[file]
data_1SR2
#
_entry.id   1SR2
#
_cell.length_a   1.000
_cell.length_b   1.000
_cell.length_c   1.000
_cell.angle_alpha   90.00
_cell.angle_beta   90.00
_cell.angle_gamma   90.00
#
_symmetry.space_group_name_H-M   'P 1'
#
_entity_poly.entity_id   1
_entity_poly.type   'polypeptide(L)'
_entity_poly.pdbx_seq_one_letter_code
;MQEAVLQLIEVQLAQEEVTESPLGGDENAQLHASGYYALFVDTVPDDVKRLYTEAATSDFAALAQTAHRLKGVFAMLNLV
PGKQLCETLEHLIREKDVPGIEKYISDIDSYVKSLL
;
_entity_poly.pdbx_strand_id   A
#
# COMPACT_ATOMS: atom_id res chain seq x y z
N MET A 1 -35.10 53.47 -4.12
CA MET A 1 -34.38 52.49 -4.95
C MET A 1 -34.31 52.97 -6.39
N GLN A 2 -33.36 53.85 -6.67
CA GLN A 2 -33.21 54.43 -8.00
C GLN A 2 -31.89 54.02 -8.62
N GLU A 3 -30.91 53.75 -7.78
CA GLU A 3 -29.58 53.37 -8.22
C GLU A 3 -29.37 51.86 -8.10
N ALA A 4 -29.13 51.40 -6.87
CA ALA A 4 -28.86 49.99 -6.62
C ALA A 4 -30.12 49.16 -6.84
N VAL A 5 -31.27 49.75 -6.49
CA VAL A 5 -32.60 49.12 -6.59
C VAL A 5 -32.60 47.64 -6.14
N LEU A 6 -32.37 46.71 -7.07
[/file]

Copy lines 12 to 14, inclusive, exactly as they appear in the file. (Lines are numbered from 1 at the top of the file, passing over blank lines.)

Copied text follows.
_symmetry.space_group_name_H-M   'P 1'
#
_entity_poly.entity_id   1